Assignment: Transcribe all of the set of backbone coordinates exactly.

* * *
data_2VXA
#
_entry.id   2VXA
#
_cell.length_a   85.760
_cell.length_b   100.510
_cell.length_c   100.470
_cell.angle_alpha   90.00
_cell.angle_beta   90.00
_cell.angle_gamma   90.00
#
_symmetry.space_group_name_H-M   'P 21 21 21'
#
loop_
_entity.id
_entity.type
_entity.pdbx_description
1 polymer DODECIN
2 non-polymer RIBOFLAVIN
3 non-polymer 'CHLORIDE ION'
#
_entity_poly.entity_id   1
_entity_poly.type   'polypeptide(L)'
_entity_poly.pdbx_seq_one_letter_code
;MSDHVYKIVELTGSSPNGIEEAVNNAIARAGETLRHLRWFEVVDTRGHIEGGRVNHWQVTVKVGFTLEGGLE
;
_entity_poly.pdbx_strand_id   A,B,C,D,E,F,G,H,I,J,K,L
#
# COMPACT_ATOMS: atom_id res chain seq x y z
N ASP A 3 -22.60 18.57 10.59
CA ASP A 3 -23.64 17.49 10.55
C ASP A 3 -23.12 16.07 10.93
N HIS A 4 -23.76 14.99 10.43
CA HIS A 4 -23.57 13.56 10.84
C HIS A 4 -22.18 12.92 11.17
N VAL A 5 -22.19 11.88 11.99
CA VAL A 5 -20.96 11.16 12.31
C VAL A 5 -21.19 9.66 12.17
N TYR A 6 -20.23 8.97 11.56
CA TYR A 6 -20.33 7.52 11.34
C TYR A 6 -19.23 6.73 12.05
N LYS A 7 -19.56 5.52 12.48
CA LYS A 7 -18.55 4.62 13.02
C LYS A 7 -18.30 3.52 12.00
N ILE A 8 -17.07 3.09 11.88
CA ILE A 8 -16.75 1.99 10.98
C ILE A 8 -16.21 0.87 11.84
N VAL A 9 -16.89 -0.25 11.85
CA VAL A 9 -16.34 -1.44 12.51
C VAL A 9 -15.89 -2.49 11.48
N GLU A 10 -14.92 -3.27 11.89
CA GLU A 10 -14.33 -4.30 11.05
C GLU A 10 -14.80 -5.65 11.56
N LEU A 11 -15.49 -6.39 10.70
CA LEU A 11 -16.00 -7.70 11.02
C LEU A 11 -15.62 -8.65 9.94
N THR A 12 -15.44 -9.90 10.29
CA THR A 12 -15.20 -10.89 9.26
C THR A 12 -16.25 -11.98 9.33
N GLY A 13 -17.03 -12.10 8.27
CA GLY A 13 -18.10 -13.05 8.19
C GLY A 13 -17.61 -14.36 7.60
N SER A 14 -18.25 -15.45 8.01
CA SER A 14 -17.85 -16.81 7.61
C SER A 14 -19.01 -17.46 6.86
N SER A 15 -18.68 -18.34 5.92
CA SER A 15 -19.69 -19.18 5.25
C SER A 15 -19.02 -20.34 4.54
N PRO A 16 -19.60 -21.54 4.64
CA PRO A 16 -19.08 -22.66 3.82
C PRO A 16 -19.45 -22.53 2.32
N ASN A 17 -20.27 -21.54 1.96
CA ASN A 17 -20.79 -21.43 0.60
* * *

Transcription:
data_2VXA
#
_entry.id   2VXA
#
_cell.length_a   85.760
_cell.length_b   100.510
_cell.length_c   100.470
_cell.angle_alpha   90.00
_cell.angle_beta   90.00
_cell.angle_gamma   90.00
#
_symmetry.space_group_name_H-M   'P 21 21 21'
#
loop_
_entity.id
_entity.type
_entity.pdbx_description
1 polymer DODECIN
2 non-polymer RIBOFLAVIN
3 non-polymer 'CHLORIDE ION'
#
_entity_poly.entity_id   1
_entity_poly.type   'polypeptide(L)'
_entity_poly.pdbx_seq_one_letter_code
;MSDHVYKIVELTGSSPNGIEEAVNNAIARAGETLRHLRWFEVVDTRGHIEGGRVNHWQVTVKVGFTLEGGLE
;
_entity_poly.pdbx_strand_id   A,B,C,D,E,F,G,H,I,J,K,L
#
# COMPACT_ATOMS: atom_id res chain seq x y z
N ASP A 3 -22.60 18.57 10.59
CA ASP A 3 -23.64 17.49 10.55
C ASP A 3 -23.12 16.07 10.93
N HIS A 4 -23.76 14.99 10.43
CA HIS A 4 -23.57 13.56 10.84
C HIS A 4 -22.18 12.92 11.17
N VAL A 5 -22.19 11.88 11.99
CA VAL A 5 -20.96 11.16 12.31
C VAL A 5 -21.19 9.66 12.17
N TYR A 6 -20.23 8.97 11.56
CA TYR A 6 -20.33 7.52 11.34
C TYR A 6 -19.23 6.73 12.05
N LYS A 7 -19.56 5.52 12.48
CA LYS A 7 -18.55 4.62 13.02
C LYS A 7 -18.30 3.52 12.00
N ILE A 8 -17.07 3.09 11.88
CA ILE A 8 -16.75 1.99 10.98
C ILE A 8 -16.21 0.87 11.84
N VAL A 9 -16.89 -0.25 11.85
CA VAL A 9 -16.34 -1.44 12.51
C VAL A 9 -15.89 -2.49 11.48
N GLU A 10 -14.92 -3.27 11.89
CA GLU A 10 -14.33 -4.30 11.05
C GLU A 10 -14.80 -5.65 11.56
N LEU A 11 -15.49 -6.39 10.70
CA LEU A 11 -16.00 -7.70 11.02
C LEU A 11 -15.62 -8.65 9.94
N THR A 12 -15.44 -9.90 10.29
CA THR A 12 -15.20 -10.89 9.26
C THR A 12 -16.25 -11.98 9.33
N GLY A 13 -17.03 -12.10 8.27
CA GLY A 13 -18.10 -13.05 8.19
C GLY A 13 -17.61 -14.36 7.60
N SER A 14 -18.25 -15.45 8.01
CA SER A 14 -17.85 -16.81 7.61
C SER A 14 -19.01 -17.46 6.86
N SER A 15 -18.68 -18.34 5.92
CA SER A 15 -19.69 -19.18 5.25
C SER A 15 -19.02 -20.34 4.54
N PRO A 16 -19.60 -21.54 4.64
CA PRO A 16 -19.08 -22.66 3.82
C PRO A 16 -19.45 -22.53 2.32
N ASN A 17 -20.27 -21.54 1.96
CA ASN A 17 -20.79 -21.43 0.60